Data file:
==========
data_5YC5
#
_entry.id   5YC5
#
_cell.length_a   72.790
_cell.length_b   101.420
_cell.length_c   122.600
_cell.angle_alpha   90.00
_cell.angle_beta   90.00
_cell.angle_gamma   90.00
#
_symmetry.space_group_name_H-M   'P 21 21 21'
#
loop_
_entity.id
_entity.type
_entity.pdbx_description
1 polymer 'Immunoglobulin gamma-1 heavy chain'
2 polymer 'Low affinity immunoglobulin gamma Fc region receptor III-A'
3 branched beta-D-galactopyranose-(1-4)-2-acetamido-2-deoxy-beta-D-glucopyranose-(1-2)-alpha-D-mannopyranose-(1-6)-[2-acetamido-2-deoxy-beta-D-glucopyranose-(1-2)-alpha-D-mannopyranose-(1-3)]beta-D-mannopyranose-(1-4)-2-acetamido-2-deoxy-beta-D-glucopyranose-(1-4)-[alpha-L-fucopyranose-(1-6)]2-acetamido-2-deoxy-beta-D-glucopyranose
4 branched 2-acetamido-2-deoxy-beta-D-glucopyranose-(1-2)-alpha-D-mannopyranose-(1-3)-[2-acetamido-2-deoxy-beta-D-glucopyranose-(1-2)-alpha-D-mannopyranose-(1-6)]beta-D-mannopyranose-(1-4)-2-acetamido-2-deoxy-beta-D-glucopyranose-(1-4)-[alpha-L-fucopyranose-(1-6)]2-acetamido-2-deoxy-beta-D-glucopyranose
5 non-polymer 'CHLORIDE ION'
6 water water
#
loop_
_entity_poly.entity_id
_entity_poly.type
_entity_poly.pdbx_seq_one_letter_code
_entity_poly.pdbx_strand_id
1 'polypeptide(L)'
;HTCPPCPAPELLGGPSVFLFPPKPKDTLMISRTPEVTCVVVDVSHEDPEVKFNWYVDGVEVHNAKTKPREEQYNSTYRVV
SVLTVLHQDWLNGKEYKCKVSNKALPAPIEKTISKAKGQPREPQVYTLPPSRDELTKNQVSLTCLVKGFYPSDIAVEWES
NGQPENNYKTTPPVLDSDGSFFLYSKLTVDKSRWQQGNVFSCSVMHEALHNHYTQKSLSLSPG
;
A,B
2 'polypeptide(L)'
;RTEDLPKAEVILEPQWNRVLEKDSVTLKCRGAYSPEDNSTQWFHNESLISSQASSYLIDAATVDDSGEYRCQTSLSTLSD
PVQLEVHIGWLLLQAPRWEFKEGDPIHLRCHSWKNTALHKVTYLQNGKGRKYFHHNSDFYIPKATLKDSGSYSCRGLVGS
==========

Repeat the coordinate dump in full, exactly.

data_5YC5
#
_entry.id   5YC5
#
_cell.length_a   72.790
_cell.length_b   101.420
_cell.length_c   122.600
_cell.angle_alpha   90.00
_cell.angle_beta   90.00
_cell.angle_gamma   90.00
#
_symmetry.space_group_name_H-M   'P 21 21 21'
#
loop_
_entity.id
_entity.type
_entity.pdbx_description
1 polymer 'Immunoglobulin gamma-1 heavy chain'
2 polymer 'Low affinity immunoglobulin gamma Fc region receptor III-A'
3 branched beta-D-galactopyranose-(1-4)-2-acetamido-2-deoxy-beta-D-glucopyranose-(1-2)-alpha-D-mannopyranose-(1-6)-[2-acetamido-2-deoxy-beta-D-glucopyranose-(1-2)-alpha-D-mannopyranose-(1-3)]beta-D-mannopyranose-(1-4)-2-acetamido-2-deoxy-beta-D-glucopyranose-(1-4)-[alpha-L-fucopyranose-(1-6)]2-acetamido-2-deoxy-beta-D-glucopyranose
4 branched 2-acetamido-2-deoxy-beta-D-glucopyranose-(1-2)-alpha-D-mannopyranose-(1-3)-[2-acetamido-2-deoxy-beta-D-glucopyranose-(1-2)-alpha-D-mannopyranose-(1-6)]beta-D-mannopyranose-(1-4)-2-acetamido-2-deoxy-beta-D-glucopyranose-(1-4)-[alpha-L-fucopyranose-(1-6)]2-acetamido-2-deoxy-beta-D-glucopyranose
5 non-polymer 'CHLORIDE ION'
6 water water
#
loop_
_entity_poly.entity_id
_entity_poly.type
_entity_poly.pdbx_seq_one_letter_code
_entity_poly.pdbx_strand_id
1 'polypeptide(L)'
;HTCPPCPAPELLGGPSVFLFPPKPKDTLMISRTPEVTCVVVDVSHEDPEVKFNWYVDGVEVHNAKTKPREEQYNSTYRVV
SVLTVLHQDWLNGKEYKCKVSNKALPAPIEKTISKAKGQPREPQVYTLPPSRDELTKNQVSLTCLVKGFYPSDIAVEWES
NGQPENNYKTTPPVLDSDGSFFLYSKLTVDKSRWQQGNVFSCSVMHEALHNHYTQKSLSLSPG
;
A,B
2 'polypeptide(L)'
;RTEDLPKAEVILEPQWNRVLEKDSVTLKCRGAYSPEDNSTQWFHNESLISSQASSYLIDAATVDDSGEYRCQTSLSTLSD
PVQLEVHIGWLLLQAPRWEFKEGDPIHLRCHSWKNTALHKVTYLQNGKGRKYFHHNSDFYIPKATLKDSGSYSCRGLVGS